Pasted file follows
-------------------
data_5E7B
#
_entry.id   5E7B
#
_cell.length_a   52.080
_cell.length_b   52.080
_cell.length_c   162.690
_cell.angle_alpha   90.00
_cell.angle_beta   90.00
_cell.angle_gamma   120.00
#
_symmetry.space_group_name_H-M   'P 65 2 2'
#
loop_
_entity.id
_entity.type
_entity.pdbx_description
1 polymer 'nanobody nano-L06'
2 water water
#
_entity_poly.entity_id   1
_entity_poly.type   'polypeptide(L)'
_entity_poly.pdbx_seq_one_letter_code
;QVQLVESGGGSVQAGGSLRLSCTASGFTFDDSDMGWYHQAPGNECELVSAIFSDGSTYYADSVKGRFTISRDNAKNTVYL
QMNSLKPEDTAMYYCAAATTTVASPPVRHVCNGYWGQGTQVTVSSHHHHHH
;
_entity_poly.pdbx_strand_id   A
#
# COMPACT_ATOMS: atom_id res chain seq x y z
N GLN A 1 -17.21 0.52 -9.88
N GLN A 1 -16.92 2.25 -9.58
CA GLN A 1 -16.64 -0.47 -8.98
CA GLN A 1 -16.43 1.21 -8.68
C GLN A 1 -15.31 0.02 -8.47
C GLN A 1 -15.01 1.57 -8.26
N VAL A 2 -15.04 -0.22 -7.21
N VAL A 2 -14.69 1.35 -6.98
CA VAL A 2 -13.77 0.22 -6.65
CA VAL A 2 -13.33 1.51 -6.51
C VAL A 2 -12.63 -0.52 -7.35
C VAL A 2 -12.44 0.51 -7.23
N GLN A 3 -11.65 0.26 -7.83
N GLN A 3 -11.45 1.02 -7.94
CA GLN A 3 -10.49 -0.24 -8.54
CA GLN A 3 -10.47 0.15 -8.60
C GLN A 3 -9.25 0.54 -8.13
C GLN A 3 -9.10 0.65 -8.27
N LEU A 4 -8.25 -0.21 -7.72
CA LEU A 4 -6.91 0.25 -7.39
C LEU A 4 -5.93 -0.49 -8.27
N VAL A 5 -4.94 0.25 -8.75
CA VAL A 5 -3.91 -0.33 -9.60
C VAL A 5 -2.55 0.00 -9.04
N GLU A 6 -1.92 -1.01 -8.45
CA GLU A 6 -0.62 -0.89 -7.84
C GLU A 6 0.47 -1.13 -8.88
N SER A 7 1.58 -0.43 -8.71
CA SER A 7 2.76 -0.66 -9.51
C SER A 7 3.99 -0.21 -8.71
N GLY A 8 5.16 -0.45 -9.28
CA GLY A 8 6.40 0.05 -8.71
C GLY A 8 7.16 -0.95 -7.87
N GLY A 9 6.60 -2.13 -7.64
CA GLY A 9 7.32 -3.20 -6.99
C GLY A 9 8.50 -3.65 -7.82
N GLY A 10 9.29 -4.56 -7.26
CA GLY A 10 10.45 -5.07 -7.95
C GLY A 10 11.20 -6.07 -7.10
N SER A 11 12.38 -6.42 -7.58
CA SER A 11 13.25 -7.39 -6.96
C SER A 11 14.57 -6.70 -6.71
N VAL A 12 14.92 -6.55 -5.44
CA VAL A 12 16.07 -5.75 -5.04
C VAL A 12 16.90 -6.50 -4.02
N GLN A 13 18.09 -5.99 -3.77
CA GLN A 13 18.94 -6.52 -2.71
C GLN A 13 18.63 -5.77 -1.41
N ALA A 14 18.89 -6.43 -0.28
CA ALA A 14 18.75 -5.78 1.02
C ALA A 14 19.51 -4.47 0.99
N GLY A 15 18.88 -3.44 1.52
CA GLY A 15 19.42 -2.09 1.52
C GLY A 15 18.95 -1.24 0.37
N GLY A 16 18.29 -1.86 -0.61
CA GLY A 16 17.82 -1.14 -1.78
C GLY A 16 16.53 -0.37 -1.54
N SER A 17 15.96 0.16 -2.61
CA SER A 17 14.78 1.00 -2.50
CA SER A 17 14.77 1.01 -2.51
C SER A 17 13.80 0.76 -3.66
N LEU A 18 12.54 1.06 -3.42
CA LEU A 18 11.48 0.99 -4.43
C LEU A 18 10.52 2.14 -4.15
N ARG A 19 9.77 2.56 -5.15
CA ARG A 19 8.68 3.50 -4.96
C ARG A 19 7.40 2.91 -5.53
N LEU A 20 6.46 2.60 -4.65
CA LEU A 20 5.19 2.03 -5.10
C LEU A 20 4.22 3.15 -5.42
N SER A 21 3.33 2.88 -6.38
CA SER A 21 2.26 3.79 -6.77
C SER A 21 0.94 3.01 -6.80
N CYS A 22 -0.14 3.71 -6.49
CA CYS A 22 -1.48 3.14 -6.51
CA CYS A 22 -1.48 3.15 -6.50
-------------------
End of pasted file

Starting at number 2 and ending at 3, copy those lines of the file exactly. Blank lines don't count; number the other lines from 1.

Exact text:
#
_entry.id   5E7B